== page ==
Carnival is a very ancient festivity, dating back to the times of Greeks and Romans, who during these days of celebration let themselves go, free from obligations and commitments, to devote themselves to joke and play. However, recently it has become a Catholic and Christian festivity: the term carnival derives from the Latin language and it means “eliminate the meat“: in the past it was referred to the banquet that was held on the last day (Shrove Tuesday) before the period of abstinence and fasting dictated by Lent.
Our grandmother Maria told us that when she was a girl she used to celebrate Carnival by spending a lot of time at the Church («we didn’t go dancing» she told) and preparing good meat-based lunches that ended with the typical dessert of this time: the cenci! We will immediately reveal its recipe (read below) and the secret ingredient that was never lacking in peasant families.
The recipe of Nonna Maria’s carnival sweets called cenci
Ingredients: 500gr of flour, 2 eggs, 150gr of sugar, 1 lemon (or 1 orange), 2 spoons of extra virgin olive oil, a little bit of salt, 1 little spoon of yeast, 80gr of Vin Santo.
Method: Put the flour on the table, with salt and yeast, in the shape of a crater and in the centre place sugar, eggs, grated lemon (or orange) zest, 2 spoons of olive oil and Vin Santo (this one was the ingredient that Nonna Maria used, and still uses, to give an extra to our cenci). Mix all the ingredients well for about ten minutes and then make a ball and let it rest for about half an hour. With a rolling pin, roll out the dough on a floured pastry board (if it seems too hard, add a little milk) until it is reduced to a thickness of 2mm. With a washer or a knife cut it into strips two fingers wide which you will then cut diagonally every 4 fingers again, to have diamonds shape pasta. Fry them in boiling seed oil until they are golden-brown coloured and then put them to dry on a sheet of yellow paper.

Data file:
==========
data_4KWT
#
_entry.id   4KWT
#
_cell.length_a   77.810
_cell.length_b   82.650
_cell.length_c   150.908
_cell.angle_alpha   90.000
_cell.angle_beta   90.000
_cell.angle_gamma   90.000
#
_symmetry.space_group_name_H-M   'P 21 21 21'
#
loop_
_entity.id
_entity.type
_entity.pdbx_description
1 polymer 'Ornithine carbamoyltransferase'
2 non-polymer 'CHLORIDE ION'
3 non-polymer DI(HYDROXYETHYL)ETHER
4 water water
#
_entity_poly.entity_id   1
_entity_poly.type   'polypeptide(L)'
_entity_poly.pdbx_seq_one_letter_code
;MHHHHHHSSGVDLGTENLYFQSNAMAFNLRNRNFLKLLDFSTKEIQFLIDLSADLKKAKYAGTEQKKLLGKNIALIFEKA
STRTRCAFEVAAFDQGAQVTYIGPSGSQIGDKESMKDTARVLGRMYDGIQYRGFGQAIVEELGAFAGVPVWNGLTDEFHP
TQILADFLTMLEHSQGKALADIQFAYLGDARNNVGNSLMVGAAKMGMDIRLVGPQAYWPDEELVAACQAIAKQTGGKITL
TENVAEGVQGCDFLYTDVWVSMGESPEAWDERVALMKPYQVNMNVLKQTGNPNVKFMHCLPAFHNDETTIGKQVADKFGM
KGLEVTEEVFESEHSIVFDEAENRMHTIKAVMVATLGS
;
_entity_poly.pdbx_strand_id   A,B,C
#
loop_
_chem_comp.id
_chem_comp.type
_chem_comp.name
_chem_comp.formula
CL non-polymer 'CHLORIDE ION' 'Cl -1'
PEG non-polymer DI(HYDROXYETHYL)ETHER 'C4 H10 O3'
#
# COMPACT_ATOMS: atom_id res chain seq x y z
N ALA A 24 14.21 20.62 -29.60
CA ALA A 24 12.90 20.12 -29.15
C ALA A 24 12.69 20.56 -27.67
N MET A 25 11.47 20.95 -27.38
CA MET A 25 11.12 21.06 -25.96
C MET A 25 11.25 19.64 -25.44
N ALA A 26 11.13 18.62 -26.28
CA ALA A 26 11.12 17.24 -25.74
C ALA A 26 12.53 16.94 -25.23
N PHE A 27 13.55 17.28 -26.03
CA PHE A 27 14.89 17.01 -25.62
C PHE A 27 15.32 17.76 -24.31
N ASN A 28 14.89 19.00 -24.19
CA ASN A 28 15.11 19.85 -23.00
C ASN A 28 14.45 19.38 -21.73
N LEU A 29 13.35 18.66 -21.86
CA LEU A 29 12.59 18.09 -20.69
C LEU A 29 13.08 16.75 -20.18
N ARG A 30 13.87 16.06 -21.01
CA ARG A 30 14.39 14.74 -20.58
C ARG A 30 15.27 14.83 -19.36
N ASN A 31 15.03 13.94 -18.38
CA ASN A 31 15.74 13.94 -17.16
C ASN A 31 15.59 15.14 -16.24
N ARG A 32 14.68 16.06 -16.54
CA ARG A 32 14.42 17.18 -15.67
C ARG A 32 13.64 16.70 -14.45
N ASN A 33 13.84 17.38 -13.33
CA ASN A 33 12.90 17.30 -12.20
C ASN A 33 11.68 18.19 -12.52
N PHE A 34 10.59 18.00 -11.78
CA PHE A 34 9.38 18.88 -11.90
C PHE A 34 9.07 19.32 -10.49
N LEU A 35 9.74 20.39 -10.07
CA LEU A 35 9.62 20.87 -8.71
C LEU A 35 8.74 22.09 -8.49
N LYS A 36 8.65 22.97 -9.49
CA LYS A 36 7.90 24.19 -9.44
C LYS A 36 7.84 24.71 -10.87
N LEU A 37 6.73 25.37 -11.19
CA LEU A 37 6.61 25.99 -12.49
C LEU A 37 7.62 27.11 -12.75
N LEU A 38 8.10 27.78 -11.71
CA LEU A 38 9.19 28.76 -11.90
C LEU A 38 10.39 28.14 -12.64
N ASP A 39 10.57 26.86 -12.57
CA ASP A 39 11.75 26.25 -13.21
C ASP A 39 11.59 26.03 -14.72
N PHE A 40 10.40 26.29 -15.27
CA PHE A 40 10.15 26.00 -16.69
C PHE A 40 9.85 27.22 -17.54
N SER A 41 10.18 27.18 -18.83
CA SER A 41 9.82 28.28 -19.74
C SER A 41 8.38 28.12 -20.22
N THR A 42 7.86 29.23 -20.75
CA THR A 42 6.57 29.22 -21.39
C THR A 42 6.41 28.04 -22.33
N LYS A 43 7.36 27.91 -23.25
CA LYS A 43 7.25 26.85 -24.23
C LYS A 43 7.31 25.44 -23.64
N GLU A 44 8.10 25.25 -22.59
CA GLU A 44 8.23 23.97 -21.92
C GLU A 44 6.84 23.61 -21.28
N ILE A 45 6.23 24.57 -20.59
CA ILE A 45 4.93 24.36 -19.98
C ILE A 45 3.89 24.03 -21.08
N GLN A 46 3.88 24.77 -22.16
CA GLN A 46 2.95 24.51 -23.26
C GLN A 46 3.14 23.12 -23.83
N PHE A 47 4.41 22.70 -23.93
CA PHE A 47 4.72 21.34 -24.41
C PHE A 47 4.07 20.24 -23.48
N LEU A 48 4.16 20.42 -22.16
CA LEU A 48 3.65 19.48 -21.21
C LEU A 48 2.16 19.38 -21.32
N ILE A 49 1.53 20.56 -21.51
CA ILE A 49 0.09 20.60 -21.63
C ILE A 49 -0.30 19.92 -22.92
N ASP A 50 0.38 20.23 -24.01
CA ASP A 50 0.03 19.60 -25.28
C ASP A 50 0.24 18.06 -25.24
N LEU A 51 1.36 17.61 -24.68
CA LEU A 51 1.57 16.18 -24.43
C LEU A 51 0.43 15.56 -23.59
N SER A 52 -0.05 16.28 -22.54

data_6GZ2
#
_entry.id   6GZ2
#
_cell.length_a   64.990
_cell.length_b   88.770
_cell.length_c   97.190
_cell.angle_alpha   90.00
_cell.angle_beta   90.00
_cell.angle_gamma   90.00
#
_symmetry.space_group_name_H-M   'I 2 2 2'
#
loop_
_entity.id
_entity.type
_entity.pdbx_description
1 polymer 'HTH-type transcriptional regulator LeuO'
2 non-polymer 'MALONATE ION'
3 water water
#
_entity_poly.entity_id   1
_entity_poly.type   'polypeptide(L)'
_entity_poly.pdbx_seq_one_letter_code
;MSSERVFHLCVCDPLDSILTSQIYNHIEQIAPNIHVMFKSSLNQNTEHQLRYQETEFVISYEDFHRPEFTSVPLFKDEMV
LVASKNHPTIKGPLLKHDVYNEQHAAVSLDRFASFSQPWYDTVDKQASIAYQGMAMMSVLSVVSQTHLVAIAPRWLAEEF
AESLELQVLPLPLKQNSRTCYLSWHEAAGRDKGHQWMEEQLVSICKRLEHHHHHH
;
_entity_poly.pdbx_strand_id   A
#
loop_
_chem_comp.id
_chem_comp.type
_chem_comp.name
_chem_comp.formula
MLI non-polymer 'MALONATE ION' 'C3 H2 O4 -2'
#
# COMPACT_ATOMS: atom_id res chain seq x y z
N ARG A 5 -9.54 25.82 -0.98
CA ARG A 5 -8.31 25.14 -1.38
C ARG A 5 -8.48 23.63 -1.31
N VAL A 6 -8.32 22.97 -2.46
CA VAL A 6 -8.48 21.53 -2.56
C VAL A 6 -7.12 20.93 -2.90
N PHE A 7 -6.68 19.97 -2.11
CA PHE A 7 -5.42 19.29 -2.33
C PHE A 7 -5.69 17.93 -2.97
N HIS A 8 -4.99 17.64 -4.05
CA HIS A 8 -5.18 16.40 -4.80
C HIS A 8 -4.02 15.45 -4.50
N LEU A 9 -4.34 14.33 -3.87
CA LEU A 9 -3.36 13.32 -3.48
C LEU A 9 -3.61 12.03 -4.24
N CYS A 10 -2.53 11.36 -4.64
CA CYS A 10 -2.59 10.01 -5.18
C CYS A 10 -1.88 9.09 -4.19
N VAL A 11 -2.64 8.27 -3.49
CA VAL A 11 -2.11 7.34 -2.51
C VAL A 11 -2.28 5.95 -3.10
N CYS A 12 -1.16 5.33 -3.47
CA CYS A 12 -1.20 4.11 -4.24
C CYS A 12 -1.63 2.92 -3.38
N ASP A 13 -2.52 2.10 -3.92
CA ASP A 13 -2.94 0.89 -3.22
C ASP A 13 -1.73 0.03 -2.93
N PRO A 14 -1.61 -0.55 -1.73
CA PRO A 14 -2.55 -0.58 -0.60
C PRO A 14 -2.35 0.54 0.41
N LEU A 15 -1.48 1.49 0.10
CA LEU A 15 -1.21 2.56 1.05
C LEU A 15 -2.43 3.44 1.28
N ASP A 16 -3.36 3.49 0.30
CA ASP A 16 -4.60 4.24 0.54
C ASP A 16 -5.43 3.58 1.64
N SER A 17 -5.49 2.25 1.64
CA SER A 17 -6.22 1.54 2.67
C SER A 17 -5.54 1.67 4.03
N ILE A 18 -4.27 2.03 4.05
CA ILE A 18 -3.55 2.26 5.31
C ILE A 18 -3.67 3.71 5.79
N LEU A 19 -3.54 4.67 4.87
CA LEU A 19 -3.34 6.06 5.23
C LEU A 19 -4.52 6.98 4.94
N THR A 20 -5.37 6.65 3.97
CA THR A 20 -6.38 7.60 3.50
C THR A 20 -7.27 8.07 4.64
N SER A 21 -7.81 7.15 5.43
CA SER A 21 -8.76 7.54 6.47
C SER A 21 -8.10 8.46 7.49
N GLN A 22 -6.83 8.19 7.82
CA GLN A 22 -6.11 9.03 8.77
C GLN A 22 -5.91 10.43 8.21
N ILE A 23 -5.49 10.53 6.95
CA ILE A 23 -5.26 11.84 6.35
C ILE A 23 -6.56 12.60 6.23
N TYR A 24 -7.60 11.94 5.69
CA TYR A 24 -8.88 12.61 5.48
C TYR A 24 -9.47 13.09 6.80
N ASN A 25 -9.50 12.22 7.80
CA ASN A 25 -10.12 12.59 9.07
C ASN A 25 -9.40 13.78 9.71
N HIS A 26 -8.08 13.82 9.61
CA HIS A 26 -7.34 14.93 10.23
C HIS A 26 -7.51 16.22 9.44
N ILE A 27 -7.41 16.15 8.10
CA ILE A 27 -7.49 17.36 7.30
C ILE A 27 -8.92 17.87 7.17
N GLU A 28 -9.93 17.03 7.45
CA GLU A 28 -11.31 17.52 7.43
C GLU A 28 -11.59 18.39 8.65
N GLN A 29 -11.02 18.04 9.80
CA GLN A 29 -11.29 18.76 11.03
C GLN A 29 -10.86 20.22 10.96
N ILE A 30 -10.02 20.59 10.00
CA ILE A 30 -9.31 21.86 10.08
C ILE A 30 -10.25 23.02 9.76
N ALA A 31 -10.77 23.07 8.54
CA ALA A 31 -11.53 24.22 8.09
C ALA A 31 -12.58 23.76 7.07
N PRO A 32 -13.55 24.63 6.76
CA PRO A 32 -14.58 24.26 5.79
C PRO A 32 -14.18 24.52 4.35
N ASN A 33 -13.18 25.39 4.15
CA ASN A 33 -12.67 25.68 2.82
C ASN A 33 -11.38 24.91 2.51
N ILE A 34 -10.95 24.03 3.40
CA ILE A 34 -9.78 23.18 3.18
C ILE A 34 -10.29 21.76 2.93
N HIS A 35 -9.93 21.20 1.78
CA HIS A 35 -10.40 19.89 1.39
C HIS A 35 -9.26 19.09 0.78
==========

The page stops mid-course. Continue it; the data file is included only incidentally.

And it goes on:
Serve them sprinkled with powdered sugar (or granulated) and accompanied with Vin Santo, to fully enhance the flavour and sweetness, just like Grandma Maria did with her big family many years ago.
Many names, one greedy speciality
In other Italian cities, the cenci are known by the most different names (donzellini, nastrini di monache, sfrappole, frappe, chiacchiere di monaca, galani, frangette, fiocchi, fiocchetti) and lots of them indicate the “conventual” origin of these sweets. The oldest name for the cenci, however, is “gloves“, if they were given the shape of a hand, or crepes, if they were shaped into strips.
The first real written recipe for these carnival sweets dates back to the Renaissance, when Domenico Romoli, known as Panonto, published “La singolare doctrina” in 1560. We know just a few information about him, we know he was of Florentine origin, but in his treaty, between mostaccioli, sweet pizzas and biscuits, we find the recipe “To do Frappe, that are balls of strufoli pasta” where he described the preparation. They were a speciality of the carnival period at that time too and the ingredients were simply flour, eggs and sugar. With this dough, a thin rolling pin sheet was smoothed out, engraved with parallel cuts and fried in lard to be served sprinkled with honey.
P.S. If you pay attention to the fitness, you could also decide to cook them in the oven, but the result, we must warn you, will never be the same… and if Carnival has always been the party where everything is allowed, our suggestion is to fry them and to taste them accompanied by a glass of our Vin Santo del Chianti Reserve! 😜